AUSTIN (KXAN) – The transport of hazardous materials through Austin is not a big problem, according to a new memo from the city’s transportation department. The report comes the same week as a KXAN investigation into delays on a study to measure dangerous cargo flowing through the city along Interstate 35.
City staff now want to take more time to look at public safety and security issues. They also recommend scaling back a traffic study, that is required by the state, to possibly move hazardous materials haulers off I-35.
“City staff believes the information (already) gathered…may eliminate the need for a full commodity flow study,” according to a Tuesday news release.
The change of thinking is explained in the memo to mayor and city council. It refers to conclusions made by Dr. David Bierling with the Texas A&M Transportation Institute, who says “not much hazardous cargo… passes through the Austin region.” City staff consulted with Bierling in October 2014, the memo shows, more than a year after city council members first called for a road safety assessment. Bierling initially told city staff last summer he would not be available this year to conduct the full study.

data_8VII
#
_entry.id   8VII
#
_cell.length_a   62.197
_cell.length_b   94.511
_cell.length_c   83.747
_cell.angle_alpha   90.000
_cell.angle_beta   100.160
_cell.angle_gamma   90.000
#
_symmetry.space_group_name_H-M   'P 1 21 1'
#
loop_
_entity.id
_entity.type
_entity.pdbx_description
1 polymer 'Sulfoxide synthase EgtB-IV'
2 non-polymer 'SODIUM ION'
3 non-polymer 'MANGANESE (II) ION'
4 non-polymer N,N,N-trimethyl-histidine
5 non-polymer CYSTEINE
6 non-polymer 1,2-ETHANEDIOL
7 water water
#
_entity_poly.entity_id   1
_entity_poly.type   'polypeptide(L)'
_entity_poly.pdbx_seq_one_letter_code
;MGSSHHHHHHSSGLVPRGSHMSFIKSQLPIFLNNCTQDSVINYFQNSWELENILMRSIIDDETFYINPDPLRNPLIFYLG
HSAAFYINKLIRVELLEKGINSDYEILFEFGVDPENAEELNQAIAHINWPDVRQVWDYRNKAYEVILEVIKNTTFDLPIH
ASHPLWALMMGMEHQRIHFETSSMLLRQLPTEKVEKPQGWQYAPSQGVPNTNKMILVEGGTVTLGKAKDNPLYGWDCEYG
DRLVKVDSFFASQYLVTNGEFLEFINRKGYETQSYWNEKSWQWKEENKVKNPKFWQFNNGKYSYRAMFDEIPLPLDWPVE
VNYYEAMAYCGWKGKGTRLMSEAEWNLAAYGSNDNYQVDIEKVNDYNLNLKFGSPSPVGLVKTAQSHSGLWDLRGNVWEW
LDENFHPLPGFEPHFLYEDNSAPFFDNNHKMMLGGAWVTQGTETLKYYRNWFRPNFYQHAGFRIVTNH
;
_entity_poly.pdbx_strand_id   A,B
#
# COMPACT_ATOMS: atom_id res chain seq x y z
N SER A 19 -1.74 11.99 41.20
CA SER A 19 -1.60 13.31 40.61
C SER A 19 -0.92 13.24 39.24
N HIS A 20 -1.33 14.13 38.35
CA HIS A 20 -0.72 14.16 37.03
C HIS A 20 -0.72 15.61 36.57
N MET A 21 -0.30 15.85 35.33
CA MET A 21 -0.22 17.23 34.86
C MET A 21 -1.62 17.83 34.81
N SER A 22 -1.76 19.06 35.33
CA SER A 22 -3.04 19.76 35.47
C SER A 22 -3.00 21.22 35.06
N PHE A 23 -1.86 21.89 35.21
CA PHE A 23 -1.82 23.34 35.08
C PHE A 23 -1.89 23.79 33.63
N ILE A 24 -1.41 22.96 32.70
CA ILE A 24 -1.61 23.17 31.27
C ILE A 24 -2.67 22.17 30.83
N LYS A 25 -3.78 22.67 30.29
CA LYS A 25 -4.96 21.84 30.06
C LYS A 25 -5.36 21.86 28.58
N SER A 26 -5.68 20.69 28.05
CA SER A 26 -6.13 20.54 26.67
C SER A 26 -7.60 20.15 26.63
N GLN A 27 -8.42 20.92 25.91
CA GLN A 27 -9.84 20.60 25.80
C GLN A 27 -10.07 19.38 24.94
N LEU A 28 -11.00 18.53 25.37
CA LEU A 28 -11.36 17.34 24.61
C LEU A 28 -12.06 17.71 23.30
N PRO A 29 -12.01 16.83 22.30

KXAN reached out to Sen. Kirk Watson (D-Austin) to see if the City of Austin is sidestepping the intent of the state code by scaling back the flow study, as well as taking advantage of an absence of penalties for not sticking to a set time frame. In early 2013, the city crossed the population threshold of 850,000 laid out in the code requirements.
“We’re watching, as we should…it’s being followed,” said Watson. “I’m being assured by the city and by city management that they’re going to make sure everything is done the way it’s intended to be done and the way that would be appropriate.”
In Texas, the State’s Transportation Commission designates hazmat routes. A TxDOT spokesperson tells KXAN the agency is only responsible for review of the so-called Non-Radioactive Hazardous Material route designation proposals from political subdivisions to ensure they meet federal and state regulations. After confirming that the route has met all the criteria, TxDOT approves the route designation. TxDOT has no regulatory authority to require compliance or enforcement responsibility in this process.
In 2013, Bierling and the TTI completed a similar, but smaller scale study in Williamson County. Its findings have not been publicly released due to security concerns.
Since any flow study could cost up to $1 million and would have to be approved by council, KXAN also reached out to newly-elected council members. Kathie Tovo was part of the 2013 council which called on city staff to assess the safety of Austin’s roadways. The most recent comparable study was done in 2000 by Austin’s Fire Department. It found most of the hazardous materials moving through Austin included gasoline and flammable gasses.
The new city memo also calls hazmat routing a regional issue and enlists the Capital Area Metropolitan Planning Organization (CAMPO) to act as a lead entity.